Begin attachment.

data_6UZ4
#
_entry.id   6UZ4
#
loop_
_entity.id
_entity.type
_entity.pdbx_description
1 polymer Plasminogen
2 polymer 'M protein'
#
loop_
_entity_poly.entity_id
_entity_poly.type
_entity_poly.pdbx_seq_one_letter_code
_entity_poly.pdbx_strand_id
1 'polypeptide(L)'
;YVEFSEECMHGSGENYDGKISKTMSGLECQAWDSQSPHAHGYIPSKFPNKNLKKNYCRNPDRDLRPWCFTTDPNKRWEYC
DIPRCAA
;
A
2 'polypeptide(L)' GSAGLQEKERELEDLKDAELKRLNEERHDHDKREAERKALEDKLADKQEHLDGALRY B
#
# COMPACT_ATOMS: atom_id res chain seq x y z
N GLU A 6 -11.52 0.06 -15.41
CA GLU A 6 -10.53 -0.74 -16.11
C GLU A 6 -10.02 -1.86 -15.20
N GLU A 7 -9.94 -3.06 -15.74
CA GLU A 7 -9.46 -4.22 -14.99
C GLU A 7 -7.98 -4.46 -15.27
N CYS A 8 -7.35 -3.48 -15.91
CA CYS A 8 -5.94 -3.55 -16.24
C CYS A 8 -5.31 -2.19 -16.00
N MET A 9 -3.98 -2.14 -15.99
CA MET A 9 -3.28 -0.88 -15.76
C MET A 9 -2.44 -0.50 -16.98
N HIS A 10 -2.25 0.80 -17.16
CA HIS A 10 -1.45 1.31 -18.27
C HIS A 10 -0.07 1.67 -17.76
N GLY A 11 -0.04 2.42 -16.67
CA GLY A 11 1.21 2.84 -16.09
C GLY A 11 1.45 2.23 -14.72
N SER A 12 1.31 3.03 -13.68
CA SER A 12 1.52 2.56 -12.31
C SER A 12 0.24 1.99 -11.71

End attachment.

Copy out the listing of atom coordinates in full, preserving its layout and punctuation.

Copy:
data_6UZ4
#
_entry.id   6UZ4
#
loop_
_entity.id
_entity.type
_entity.pdbx_description
1 polymer Plasminogen
2 polymer 'M protein'
#
loop_
_entity_poly.entity_id
_entity_poly.type
_entity_poly.pdbx_seq_one_letter_code
_entity_poly.pdbx_strand_id
1 'polypeptide(L)'
;YVEFSEECMHGSGENYDGKISKTMSGLECQAWDSQSPHAHGYIPSKFPNKNLKKNYCRNPDRDLRPWCFTTDPNKRWEYC
DIPRCAA
;
A
2 'polypeptide(L)' GSAGLQEKERELEDLKDAELKRLNEERHDHDKREAERKALEDKLADKQEHLDGALRY B
#
# COMPACT_ATOMS: atom_id res chain seq x y z
N GLU A 6 -11.52 0.06 -15.41
CA GLU A 6 -10.53 -0.74 -16.11
C GLU A 6 -10.02 -1.86 -15.20
N GLU A 7 -9.94 -3.06 -15.74
CA GLU A 7 -9.46 -4.22 -14.99
C GLU A 7 -7.98 -4.46 -15.27
N CYS A 8 -7.35 -3.48 -15.91
CA CYS A 8 -5.94 -3.55 -16.24
C CYS A 8 -5.31 -2.19 -16.00
N MET A 9 -3.98 -2.14 -15.99
CA MET A 9 -3.28 -0.88 -15.76
C MET A 9 -2.44 -0.50 -16.98
N HIS A 10 -2.25 0.80 -17.16
CA HIS A 10 -1.45 1.31 -18.27
C HIS A 10 -0.07 1.67 -17.76
N GLY A 11 -0.04 2.42 -16.67
CA GLY A 11 1.21 2.84 -16.09
C GLY A 11 1.45 2.23 -14.72
N SER A 12 1.31 3.03 -13.68
CA SER A 12 1.52 2.56 -12.31
C SER A 12 0.24 1.99 -11.71